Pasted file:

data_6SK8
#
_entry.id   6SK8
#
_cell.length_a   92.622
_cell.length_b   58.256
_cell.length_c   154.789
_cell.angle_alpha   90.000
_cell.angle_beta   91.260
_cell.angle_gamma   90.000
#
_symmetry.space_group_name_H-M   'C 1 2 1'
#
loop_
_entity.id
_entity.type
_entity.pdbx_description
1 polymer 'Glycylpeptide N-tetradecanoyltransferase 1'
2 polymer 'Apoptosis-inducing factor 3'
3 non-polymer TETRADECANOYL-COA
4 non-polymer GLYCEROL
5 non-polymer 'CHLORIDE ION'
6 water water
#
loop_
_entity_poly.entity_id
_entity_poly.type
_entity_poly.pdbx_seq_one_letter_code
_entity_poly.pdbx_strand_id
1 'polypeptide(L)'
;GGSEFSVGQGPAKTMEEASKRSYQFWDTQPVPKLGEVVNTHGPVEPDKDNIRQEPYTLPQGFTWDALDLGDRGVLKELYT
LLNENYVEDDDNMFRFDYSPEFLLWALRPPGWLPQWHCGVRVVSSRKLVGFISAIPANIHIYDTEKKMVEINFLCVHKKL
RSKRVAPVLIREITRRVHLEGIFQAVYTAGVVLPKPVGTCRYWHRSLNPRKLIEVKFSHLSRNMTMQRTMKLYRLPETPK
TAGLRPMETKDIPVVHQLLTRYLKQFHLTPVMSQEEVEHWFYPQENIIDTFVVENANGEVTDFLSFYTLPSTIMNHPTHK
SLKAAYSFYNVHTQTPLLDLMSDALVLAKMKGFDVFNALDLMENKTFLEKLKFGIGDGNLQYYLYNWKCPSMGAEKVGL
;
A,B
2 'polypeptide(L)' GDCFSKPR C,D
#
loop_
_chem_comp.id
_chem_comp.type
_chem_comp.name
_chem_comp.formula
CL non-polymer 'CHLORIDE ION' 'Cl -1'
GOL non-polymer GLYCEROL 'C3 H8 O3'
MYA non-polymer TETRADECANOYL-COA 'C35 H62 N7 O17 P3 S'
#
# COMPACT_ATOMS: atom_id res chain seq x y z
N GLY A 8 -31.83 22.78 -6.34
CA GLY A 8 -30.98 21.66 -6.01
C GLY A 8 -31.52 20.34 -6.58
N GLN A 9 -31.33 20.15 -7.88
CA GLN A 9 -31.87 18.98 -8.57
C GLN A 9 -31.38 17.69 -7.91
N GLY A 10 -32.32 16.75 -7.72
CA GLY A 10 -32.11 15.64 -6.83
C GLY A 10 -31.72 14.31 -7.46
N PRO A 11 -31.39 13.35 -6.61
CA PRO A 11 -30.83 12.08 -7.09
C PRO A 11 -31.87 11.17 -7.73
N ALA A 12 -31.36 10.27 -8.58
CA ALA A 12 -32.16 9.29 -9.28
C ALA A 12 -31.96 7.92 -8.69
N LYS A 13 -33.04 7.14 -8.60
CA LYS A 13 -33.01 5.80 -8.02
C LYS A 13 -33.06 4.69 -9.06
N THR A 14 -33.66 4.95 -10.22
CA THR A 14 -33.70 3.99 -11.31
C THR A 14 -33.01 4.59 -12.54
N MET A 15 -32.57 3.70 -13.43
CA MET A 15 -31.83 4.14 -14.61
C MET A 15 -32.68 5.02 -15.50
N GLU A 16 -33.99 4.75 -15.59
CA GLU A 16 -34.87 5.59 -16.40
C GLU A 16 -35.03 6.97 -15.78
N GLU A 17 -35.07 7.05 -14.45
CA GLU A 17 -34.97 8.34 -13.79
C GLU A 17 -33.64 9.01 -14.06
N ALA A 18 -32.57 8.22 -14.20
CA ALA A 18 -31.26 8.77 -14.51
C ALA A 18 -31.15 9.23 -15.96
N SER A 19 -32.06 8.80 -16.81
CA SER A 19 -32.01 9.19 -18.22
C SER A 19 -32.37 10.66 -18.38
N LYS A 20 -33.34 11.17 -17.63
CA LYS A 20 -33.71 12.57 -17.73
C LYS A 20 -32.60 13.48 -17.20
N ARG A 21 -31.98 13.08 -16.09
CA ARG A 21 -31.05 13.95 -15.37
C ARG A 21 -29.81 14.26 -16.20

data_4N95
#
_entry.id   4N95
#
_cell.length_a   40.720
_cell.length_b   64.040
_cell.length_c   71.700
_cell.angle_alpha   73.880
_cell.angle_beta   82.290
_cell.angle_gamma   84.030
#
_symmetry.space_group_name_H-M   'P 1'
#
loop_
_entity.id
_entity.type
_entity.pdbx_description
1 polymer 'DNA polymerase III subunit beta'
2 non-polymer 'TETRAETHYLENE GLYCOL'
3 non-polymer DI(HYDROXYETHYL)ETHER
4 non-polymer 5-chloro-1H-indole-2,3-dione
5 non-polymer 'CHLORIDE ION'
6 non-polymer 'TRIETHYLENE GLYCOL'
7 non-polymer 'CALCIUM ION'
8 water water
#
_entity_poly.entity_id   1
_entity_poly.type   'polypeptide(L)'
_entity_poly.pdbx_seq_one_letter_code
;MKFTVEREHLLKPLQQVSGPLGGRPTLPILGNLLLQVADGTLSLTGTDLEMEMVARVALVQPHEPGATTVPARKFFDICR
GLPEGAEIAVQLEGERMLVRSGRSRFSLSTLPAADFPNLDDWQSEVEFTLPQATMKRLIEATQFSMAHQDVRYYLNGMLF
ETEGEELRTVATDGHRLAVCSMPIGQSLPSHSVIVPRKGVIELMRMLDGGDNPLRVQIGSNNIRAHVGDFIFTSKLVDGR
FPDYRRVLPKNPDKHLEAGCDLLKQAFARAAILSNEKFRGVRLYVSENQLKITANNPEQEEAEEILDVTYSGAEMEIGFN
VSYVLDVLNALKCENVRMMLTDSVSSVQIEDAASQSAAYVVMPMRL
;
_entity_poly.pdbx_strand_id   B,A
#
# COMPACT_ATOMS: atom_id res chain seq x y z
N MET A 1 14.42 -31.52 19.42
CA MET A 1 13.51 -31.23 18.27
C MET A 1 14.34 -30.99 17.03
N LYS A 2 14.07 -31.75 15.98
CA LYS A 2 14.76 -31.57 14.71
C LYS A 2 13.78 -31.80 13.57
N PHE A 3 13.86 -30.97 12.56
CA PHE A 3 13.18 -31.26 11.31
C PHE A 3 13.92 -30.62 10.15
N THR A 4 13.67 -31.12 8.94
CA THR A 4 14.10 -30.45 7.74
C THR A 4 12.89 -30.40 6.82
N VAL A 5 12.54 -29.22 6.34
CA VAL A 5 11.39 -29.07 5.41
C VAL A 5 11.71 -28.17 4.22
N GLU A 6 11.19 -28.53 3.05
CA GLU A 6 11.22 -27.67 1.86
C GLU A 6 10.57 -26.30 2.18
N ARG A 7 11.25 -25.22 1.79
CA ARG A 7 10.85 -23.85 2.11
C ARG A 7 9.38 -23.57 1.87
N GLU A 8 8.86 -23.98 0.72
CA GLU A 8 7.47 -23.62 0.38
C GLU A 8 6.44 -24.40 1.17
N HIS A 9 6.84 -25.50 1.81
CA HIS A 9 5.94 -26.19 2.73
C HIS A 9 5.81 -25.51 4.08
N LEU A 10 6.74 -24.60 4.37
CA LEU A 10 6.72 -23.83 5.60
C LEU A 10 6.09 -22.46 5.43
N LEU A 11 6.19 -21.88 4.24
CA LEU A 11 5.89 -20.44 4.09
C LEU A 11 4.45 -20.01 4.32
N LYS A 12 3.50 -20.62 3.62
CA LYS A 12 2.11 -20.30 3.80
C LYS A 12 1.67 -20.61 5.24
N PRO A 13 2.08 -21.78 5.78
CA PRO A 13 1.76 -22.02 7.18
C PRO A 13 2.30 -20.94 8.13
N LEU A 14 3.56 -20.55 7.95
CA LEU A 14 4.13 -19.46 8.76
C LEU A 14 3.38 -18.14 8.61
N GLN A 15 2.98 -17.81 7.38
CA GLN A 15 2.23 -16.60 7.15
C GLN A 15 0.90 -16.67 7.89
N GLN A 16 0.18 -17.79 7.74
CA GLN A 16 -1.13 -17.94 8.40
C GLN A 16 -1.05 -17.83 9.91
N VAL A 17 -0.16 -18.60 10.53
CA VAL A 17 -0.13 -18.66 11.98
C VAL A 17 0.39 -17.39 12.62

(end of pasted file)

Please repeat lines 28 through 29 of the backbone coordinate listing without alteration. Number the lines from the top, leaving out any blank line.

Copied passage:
_entity_poly.pdbx_seq_one_letter_code
_entity_poly.pdbx_strand_id